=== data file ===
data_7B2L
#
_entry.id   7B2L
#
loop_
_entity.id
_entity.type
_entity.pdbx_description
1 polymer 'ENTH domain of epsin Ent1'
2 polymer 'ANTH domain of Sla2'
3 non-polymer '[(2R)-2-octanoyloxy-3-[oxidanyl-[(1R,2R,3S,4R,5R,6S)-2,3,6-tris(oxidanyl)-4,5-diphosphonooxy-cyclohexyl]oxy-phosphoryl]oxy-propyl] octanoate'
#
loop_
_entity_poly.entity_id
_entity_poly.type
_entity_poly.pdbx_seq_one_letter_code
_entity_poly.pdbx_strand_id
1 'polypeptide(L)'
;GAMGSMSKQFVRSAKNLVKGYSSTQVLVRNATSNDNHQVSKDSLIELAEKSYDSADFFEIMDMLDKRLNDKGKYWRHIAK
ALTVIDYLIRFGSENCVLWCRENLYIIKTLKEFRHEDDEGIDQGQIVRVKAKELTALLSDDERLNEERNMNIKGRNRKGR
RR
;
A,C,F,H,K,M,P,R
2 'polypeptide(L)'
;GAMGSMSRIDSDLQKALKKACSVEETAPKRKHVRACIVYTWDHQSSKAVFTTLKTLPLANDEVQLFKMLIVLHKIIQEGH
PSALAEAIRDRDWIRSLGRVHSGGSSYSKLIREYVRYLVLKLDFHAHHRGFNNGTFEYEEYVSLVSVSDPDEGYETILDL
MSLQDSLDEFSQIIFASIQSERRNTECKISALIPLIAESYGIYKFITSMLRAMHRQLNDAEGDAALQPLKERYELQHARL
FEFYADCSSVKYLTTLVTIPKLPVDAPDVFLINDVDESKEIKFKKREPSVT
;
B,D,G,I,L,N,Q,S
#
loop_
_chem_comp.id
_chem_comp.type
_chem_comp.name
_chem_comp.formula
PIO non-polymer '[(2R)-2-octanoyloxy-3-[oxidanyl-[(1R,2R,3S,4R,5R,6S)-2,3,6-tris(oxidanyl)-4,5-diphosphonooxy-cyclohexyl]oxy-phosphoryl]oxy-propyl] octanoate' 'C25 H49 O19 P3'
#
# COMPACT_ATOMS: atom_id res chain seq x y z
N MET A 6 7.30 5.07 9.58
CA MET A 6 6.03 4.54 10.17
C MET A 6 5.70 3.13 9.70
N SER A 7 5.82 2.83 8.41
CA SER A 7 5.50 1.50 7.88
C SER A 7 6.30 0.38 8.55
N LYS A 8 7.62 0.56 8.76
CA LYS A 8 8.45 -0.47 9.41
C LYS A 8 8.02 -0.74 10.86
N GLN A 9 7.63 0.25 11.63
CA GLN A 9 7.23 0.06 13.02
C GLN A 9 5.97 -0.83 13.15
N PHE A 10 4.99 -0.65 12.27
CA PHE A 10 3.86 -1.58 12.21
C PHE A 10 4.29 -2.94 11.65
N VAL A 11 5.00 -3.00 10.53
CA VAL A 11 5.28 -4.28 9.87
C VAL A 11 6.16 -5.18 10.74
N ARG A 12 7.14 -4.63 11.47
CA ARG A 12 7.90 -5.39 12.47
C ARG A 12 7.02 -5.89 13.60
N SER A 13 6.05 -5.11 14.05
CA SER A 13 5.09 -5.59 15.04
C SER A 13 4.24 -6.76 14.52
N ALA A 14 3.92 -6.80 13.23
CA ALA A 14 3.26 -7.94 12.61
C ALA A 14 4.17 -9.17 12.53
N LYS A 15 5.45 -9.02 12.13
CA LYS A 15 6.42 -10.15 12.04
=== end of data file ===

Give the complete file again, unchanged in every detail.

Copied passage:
data_7B2L
#
_entry.id   7B2L
#
loop_
_entity.id
_entity.type
_entity.pdbx_description
1 polymer 'ENTH domain of epsin Ent1'
2 polymer 'ANTH domain of Sla2'
3 non-polymer '[(2R)-2-octanoyloxy-3-[oxidanyl-[(1R,2R,3S,4R,5R,6S)-2,3,6-tris(oxidanyl)-4,5-diphosphonooxy-cyclohexyl]oxy-phosphoryl]oxy-propyl] octanoate'
#
loop_
_entity_poly.entity_id
_entity_poly.type
_entity_poly.pdbx_seq_one_letter_code
_entity_poly.pdbx_strand_id
1 'polypeptide(L)'
;GAMGSMSKQFVRSAKNLVKGYSSTQVLVRNATSNDNHQVSKDSLIELAEKSYDSADFFEIMDMLDKRLNDKGKYWRHIAK
ALTVIDYLIRFGSENCVLWCRENLYIIKTLKEFRHEDDEGIDQGQIVRVKAKELTALLSDDERLNEERNMNIKGRNRKGR
RR
;
A,C,F,H,K,M,P,R
2 'polypeptide(L)'
;GAMGSMSRIDSDLQKALKKACSVEETAPKRKHVRACIVYTWDHQSSKAVFTTLKTLPLANDEVQLFKMLIVLHKIIQEGH
PSALAEAIRDRDWIRSLGRVHSGGSSYSKLIREYVRYLVLKLDFHAHHRGFNNGTFEYEEYVSLVSVSDPDEGYETILDL
MSLQDSLDEFSQIIFASIQSERRNTECKISALIPLIAESYGIYKFITSMLRAMHRQLNDAEGDAALQPLKERYELQHARL
FEFYADCSSVKYLTTLVTIPKLPVDAPDVFLINDVDESKEIKFKKREPSVT
;
B,D,G,I,L,N,Q,S
#
loop_
_chem_comp.id
_chem_comp.type
_chem_comp.name
_chem_comp.formula
PIO non-polymer '[(2R)-2-octanoyloxy-3-[oxidanyl-[(1R,2R,3S,4R,5R,6S)-2,3,6-tris(oxidanyl)-4,5-diphosphonooxy-cyclohexyl]oxy-phosphoryl]oxy-propyl] octanoate' 'C25 H49 O19 P3'
#
# COMPACT_ATOMS: atom_id res chain seq x y z
N MET A 6 7.30 5.07 9.58
CA MET A 6 6.03 4.54 10.17
C MET A 6 5.70 3.13 9.70
N SER A 7 5.82 2.83 8.41
CA SER A 7 5.50 1.50 7.88
C SER A 7 6.30 0.38 8.55
N LYS A 8 7.62 0.56 8.76
CA LYS A 8 8.45 -0.47 9.41
C LYS A 8 8.02 -0.74 10.86
N GLN A 9 7.63 0.25 11.63
CA GLN A 9 7.23 0.06 13.02
C GLN A 9 5.97 -0.83 13.15
N PHE A 10 4.99 -0.65 12.27
CA PHE A 10 3.86 -1.58 12.21
C PHE A 10 4.29 -2.94 11.65
N VAL A 11 5.00 -3.00 10.53
CA VAL A 11 5.28 -4.28 9.87
C VAL A 11 6.16 -5.18 10.74
N ARG A 12 7.14 -4.63 11.47
CA ARG A 12 7.90 -5.39 12.47
C ARG A 12 7.02 -5.89 13.60
N SER A 13 6.05 -5.11 14.05
CA SER A 13 5.09 -5.59 15.04
C SER A 13 4.24 -6.76 14.52
N ALA A 14 3.92 -6.80 13.23
CA ALA A 14 3.26 -7.94 12.61
C ALA A 14 4.17 -9.17 12.53
N LYS A 15 5.45 -9.02 12.13
CA LYS A 15 6.42 -10.15 12.04